Group of Survivors of the Titanic Disaster Aboard the Carpathia after Being Rescued. Library of Congress (LC-USZ62-99341). GGA Image ID # 100d18f317

Stuart Collett - One of the Titanic Survivors Arriving on the Carpathia.

Stuart Collett - One of the Titanic Survivors Arriving on the Carpathia. Library of Congress (LC-USZ62-85391). GGA Image ID # 100d8af71a

Succouring the Saved: Women Passengers on the Carpathia Sewing for the Titanic Survivors and Distributing Clothes. The Illustrated London News (18 May 1912) p. 731. GGA Image ID # 100e2d545e

Rescued Titanic Passengers Aboard the Carpathia: Mr. George A. Harder, Who Was the Only Man Saved of Eleven Honeymoon Couples. Mr. & Mrs. G. A. Harder and Mrs. Charles M. Hayes Talking Whose Husband Was Lost. Library of Congress (LC-USZ62-56452), GGA Image ID # 100dc7846f

Photograph taken aboard the "Carpathia" by Miss Bernice Palmer. Mr. Harder was the only man saved out of eleven honeymoon couples aboard the "Titanic." 

Mr. and Mrs. Harder were in the concert-room listening to the music when the collision occurred. They heard the cry to man the life-boats and for fun, believing there was no danger, jumped into the first boat—very fortunately as it turned out for themselves.

Mrs. Charles M. Hays who was rescued lost her husband, the President of the Grand Trunk Railway. His body was afterwards picked up by the cable-steamer "Minia" near the scene of the disaster.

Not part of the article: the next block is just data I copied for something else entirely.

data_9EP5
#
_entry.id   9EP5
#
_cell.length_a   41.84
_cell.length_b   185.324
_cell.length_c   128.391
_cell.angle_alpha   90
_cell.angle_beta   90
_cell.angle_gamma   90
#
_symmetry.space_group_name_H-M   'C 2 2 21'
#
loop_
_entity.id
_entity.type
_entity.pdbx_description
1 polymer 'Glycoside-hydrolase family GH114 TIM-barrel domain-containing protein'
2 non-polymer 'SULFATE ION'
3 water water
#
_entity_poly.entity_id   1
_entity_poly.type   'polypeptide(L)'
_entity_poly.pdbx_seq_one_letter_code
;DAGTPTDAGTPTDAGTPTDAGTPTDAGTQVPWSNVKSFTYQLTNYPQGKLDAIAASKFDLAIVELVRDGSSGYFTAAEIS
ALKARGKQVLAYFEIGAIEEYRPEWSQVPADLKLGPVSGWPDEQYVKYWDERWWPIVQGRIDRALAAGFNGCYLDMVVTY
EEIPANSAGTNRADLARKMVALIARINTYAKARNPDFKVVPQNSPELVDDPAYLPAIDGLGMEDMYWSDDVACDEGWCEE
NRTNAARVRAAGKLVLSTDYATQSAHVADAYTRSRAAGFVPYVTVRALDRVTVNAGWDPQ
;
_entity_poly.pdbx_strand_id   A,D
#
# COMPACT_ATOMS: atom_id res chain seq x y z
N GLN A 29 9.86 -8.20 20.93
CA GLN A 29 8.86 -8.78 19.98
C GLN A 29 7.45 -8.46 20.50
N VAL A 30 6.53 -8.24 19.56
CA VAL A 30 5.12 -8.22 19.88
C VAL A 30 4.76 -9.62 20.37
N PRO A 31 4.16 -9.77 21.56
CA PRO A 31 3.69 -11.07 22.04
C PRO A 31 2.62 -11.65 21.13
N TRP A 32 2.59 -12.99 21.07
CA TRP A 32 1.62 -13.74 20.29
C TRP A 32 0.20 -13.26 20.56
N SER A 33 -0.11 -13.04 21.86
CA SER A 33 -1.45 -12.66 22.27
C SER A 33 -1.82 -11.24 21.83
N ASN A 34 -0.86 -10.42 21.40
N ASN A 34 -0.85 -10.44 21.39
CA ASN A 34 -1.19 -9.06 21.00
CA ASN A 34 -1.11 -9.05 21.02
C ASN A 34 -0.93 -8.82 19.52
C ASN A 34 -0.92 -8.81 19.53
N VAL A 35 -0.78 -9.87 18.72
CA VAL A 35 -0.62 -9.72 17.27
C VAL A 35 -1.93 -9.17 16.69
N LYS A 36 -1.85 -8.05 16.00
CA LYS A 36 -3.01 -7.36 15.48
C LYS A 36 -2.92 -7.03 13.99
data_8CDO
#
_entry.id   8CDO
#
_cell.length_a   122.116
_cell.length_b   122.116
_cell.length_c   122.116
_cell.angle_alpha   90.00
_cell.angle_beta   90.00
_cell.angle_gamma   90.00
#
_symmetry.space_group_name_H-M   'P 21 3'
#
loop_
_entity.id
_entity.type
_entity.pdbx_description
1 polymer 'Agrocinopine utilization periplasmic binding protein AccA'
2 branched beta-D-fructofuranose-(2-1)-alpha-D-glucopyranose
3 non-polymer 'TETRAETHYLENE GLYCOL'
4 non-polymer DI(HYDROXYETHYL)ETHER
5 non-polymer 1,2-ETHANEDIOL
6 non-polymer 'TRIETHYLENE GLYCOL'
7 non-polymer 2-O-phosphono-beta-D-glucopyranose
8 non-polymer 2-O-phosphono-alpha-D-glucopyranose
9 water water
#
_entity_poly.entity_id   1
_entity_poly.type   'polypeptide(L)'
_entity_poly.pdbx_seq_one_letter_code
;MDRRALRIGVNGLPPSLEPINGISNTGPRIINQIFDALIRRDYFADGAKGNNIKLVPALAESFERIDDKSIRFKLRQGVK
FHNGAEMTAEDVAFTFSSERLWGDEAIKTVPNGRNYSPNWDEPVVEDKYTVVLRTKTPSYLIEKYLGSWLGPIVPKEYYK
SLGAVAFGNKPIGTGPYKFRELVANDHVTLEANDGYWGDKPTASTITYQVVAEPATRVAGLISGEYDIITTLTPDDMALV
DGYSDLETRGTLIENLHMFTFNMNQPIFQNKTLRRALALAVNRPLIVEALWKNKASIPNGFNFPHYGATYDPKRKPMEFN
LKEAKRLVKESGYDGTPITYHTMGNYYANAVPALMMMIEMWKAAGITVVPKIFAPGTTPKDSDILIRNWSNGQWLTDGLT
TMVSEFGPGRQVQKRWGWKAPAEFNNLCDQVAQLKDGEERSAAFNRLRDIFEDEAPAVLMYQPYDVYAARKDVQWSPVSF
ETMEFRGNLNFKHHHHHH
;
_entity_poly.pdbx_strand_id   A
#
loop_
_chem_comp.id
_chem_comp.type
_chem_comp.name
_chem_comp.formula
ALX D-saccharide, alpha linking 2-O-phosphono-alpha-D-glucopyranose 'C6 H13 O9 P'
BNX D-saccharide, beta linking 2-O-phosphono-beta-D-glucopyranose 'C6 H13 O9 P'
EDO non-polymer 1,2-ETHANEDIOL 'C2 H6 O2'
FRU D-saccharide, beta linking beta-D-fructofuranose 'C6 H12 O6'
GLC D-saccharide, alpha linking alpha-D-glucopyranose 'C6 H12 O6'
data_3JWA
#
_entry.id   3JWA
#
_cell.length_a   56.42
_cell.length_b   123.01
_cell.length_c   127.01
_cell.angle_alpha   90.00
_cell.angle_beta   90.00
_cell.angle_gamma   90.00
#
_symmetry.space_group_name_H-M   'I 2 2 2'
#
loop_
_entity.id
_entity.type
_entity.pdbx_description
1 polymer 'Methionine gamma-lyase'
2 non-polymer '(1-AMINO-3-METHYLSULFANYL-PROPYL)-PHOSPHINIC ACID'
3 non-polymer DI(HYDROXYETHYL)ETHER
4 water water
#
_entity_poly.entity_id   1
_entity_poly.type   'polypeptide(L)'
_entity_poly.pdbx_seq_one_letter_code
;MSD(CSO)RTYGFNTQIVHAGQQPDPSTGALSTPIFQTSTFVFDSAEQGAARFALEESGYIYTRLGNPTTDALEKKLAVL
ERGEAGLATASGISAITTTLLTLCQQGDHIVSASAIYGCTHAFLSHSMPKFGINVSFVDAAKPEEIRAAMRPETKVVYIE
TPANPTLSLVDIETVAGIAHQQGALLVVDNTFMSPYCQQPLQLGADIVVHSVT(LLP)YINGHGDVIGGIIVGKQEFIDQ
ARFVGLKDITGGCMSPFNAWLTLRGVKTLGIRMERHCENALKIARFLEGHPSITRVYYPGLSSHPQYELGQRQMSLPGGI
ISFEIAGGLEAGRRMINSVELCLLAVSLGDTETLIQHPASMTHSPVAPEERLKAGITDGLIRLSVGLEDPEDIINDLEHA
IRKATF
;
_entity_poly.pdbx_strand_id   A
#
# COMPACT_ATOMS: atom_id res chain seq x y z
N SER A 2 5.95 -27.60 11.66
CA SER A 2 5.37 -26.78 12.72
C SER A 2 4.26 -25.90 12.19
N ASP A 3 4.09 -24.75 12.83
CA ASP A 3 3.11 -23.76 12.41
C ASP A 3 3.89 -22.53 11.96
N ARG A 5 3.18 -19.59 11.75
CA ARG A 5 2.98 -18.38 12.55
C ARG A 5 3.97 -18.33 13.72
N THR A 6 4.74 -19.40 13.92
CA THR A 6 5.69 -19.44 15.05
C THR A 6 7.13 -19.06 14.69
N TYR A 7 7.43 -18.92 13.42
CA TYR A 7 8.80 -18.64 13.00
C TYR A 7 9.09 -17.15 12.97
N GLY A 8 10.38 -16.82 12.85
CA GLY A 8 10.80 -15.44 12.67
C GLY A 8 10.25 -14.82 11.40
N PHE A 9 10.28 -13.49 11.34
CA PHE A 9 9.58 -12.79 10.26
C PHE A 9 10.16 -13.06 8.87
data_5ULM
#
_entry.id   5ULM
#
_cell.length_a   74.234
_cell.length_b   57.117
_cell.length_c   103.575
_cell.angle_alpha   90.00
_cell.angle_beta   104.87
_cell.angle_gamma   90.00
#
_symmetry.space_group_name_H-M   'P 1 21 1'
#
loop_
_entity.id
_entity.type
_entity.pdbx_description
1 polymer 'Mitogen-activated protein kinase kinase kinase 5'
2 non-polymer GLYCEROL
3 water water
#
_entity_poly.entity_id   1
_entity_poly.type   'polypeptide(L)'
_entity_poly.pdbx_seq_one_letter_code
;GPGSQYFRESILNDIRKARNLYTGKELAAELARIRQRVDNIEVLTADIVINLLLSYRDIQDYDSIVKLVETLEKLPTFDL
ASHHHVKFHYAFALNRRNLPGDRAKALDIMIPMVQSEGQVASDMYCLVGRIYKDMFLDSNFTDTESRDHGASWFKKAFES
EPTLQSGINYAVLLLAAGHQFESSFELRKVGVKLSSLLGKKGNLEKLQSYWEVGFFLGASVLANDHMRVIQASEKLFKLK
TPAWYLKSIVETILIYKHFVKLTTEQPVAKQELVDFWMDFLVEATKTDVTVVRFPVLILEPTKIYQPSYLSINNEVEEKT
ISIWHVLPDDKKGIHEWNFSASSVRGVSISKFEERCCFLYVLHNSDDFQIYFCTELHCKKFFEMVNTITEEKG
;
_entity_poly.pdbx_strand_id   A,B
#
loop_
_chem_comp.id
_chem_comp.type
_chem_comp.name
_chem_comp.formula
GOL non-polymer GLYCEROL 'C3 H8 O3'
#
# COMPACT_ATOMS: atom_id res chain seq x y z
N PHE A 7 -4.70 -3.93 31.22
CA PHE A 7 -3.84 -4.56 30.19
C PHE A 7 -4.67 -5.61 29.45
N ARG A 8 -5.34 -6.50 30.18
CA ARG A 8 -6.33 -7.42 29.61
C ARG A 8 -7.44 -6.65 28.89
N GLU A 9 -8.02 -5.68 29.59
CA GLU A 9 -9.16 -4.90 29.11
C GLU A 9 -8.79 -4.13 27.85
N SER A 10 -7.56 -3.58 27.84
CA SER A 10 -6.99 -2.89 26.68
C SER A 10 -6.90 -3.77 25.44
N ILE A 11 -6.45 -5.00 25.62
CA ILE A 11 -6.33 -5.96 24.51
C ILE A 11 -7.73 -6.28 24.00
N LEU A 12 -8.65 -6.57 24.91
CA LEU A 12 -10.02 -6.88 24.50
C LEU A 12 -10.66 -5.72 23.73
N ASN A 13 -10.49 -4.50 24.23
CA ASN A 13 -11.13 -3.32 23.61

Groups of Titanic Survivors Aboard Rescue Ship Carpathia: Unidentified Group on Deck.

Groups of Titanic Survivors Aboard Rescue Ship Carpathia: Unidentified Group on Deck. Library of Congress (LC-USZ62-56453). GGA Image ID # 100e939fef

The Rescue of Titanic Survivors

At 4 o'clock in the morning, the lights of the Carpathia were seen and all the boats rowed in the direction of the approaching steamer. The Cunarder had made good time, though forced to alter its course several times on account of icebergs. At 4:10 a. m. the first lifeboat was picked up and at 8:30 a. m. the last of the survivors were aboard.

Day was breaking when the first boat was unloaded and after that the surface of the ocean for miles around was visible. Thirteen of the lifeboats were picked up and taken to New York. Capt. Rostron, in his official report, said that at this time his ship was surrounded by icebergs, large and small, and that three miles to the northwest was a huge field of drift ice with large and small bergs in it.